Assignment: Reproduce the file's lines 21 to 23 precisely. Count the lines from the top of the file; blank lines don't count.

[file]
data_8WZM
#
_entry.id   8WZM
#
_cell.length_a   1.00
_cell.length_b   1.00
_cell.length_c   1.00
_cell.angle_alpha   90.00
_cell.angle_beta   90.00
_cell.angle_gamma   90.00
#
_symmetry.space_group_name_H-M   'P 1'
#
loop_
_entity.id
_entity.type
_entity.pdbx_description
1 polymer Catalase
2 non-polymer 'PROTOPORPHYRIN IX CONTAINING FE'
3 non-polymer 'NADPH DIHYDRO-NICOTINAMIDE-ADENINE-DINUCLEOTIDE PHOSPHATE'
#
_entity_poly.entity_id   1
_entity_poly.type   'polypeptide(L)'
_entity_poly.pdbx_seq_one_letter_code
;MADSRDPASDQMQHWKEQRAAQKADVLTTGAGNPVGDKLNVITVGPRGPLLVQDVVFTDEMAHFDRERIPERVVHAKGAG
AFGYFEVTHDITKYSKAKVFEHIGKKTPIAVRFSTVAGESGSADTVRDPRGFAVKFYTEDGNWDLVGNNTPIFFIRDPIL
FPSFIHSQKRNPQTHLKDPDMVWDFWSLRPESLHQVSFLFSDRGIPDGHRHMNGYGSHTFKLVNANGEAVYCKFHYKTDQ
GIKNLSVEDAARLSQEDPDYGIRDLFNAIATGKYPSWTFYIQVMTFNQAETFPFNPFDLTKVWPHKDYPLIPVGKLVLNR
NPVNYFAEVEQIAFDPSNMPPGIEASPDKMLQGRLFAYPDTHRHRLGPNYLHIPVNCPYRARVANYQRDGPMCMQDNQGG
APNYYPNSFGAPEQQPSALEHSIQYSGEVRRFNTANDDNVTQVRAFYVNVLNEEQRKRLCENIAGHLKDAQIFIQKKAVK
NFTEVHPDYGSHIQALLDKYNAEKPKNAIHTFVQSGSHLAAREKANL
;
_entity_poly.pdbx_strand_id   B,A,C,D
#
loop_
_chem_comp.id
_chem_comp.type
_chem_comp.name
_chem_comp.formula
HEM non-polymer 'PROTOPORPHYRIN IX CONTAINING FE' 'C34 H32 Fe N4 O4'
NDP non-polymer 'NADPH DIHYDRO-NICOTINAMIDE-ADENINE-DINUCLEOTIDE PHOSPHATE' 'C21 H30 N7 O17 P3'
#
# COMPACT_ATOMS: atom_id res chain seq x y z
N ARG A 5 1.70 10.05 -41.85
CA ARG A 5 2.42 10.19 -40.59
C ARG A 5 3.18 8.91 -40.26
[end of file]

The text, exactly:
#
_entity_poly.entity_id   1
_entity_poly.type   'polypeptide(L)'